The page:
All dogs should have their ears cleaned from time to time, but some dogs need more frequent and thorough cleaning than others, especially those prone to ear infections.
Why not discuss ear care with your veterinarian and put together a maintenance programme together with them?
When cleaning the ears, we focus on the external ear canal.
Ear wax and debris can easily build up in the ridges of the external canal. If irritation occurs, either from build-up or allergies, the canal can become infected. Lack of adequate airflow to the canal can increase the chance of infection. This is part of the reason dogs with long, floppy ears are prone to ear infections. However, some dogs also have a lot of glands in their ear canals that produce excessive secretions.
A couple of common dog breeds with genetic predispositions to ear infections include Cocker Spaniels and Basset Hounds. Typically, dogs with ear infections will have excessive bacteria or yeast in the ears. External ear infections cause itching and pain. They can also lead to middle-/inner-ear infections that affect hearing and balance. In addition, because dogs with itchy or sore ears tend to shake their heads violently, they can rupture blood vessels in the ear flap and end up with a pocket of blood in the flap called a haematoma. Signs of an ear infection include odour from the ears, frequent shaking of the head, redness of skin inside ears, excessive scratching at ears, and excessive ear discharge/debris.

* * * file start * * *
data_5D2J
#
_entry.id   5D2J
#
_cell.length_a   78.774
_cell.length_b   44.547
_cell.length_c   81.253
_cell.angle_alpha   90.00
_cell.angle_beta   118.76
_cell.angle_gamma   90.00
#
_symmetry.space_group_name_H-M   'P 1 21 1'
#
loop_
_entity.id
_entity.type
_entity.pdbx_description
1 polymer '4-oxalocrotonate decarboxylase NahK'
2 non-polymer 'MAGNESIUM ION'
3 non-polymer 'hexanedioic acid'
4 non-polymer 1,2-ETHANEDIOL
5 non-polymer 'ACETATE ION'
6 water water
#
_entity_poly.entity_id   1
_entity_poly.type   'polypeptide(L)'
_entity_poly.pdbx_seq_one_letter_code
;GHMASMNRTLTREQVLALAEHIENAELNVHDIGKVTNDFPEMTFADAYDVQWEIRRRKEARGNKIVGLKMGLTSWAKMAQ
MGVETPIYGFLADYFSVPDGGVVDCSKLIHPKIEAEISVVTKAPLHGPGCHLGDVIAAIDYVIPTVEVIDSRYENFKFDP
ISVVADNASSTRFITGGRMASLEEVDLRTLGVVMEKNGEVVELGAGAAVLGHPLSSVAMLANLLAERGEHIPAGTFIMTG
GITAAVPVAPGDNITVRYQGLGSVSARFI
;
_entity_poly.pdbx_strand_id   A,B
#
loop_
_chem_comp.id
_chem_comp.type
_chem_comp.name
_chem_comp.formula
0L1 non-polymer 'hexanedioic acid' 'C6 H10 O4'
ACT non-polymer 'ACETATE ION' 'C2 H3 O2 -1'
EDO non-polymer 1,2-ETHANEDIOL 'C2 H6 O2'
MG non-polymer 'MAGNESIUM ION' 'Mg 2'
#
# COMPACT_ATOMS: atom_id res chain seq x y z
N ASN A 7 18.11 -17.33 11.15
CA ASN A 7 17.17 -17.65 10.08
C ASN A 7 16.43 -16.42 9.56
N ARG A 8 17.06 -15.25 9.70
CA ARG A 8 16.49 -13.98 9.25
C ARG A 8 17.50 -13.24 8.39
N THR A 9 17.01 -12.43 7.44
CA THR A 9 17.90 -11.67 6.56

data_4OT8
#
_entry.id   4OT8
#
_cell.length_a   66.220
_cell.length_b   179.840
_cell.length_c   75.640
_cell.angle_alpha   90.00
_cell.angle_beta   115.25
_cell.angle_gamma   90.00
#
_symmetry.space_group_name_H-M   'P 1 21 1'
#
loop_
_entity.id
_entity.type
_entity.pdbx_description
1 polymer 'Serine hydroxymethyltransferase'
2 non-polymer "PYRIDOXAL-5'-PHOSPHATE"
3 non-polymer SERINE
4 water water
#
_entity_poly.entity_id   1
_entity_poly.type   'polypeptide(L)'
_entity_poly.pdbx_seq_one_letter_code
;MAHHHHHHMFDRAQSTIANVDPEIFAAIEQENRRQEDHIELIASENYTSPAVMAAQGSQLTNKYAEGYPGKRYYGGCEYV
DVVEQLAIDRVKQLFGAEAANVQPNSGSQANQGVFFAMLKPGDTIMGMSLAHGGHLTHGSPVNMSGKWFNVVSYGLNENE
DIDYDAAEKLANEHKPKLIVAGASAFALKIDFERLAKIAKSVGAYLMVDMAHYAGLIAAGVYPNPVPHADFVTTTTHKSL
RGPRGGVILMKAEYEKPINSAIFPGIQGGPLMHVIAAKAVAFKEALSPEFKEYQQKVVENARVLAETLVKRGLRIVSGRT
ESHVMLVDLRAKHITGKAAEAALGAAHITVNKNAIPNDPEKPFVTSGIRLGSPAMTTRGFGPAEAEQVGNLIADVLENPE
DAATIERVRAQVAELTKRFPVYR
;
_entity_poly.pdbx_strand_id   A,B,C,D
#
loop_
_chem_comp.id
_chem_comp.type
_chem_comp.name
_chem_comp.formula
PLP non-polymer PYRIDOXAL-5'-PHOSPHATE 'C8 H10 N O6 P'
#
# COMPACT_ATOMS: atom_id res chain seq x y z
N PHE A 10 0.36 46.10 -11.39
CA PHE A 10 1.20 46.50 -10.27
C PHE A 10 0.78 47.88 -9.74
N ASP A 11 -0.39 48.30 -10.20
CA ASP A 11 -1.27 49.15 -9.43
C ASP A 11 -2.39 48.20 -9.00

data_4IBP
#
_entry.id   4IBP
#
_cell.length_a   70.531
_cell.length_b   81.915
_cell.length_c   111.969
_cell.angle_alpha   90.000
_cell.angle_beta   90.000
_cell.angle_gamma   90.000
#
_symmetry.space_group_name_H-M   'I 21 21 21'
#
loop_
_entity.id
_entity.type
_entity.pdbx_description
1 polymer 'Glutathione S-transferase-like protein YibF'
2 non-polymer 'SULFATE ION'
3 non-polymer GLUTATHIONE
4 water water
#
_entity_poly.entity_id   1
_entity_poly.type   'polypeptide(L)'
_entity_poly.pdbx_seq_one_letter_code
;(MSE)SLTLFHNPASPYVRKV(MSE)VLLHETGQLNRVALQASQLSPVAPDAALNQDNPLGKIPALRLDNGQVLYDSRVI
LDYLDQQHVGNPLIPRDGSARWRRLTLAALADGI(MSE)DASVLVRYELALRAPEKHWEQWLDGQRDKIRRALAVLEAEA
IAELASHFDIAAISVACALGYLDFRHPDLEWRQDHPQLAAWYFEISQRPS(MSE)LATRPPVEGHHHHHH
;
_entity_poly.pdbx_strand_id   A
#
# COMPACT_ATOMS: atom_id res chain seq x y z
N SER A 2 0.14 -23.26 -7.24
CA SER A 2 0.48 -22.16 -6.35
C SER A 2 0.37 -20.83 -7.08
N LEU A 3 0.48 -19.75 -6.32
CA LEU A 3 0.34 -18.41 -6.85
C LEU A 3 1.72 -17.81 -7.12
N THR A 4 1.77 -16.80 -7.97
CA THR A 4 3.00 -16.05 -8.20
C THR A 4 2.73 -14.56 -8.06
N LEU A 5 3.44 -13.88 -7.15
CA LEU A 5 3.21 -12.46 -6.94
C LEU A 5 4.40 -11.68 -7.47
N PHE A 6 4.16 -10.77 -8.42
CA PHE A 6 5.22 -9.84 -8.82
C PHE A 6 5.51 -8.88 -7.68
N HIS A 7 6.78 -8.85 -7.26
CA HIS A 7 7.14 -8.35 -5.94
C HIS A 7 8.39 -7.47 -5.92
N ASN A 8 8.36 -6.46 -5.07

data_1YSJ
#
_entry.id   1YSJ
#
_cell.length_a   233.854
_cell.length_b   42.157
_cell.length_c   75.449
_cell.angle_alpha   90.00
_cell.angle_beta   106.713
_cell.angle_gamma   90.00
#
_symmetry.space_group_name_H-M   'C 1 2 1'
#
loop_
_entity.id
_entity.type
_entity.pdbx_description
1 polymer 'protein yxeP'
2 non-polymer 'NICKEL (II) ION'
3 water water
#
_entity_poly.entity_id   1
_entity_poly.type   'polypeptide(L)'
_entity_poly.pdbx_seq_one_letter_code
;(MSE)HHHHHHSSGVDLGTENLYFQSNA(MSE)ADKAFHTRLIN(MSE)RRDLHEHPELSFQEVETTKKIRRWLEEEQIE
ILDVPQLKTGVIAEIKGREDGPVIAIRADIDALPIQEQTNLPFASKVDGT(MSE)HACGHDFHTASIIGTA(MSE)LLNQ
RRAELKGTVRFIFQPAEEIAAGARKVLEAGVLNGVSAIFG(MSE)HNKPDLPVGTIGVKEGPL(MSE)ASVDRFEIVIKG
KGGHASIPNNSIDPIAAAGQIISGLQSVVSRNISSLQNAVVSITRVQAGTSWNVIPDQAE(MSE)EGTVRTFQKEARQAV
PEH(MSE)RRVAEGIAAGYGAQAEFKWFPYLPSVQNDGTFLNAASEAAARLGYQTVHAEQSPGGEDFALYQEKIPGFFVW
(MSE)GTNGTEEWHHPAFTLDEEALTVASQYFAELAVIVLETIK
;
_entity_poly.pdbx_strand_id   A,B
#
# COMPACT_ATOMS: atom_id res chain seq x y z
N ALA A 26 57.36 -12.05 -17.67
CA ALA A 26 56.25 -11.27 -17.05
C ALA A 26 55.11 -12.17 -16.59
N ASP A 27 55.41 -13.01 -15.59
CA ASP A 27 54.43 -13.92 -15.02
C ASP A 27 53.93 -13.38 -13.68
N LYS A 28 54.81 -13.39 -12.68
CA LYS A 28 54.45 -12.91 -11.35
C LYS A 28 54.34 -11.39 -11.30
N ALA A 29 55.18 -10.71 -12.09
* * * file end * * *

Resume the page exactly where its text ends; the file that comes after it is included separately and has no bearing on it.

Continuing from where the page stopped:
Regular cleaning can help prevent ear infections. Using an appropriate ear cleaner, you can release wax and debris from the canal and help dry the ear. Dogs can build up wax and debris at a faster rate than people. Some dogs have very little ear build-up and simply need their ears wiped out occasionally. Other dogs need thorough ear cleanings every week or two. Over-cleaning can cause irritation, but under-cleaning can lead to infection.
Talk to your vet about your dog’s specific needs.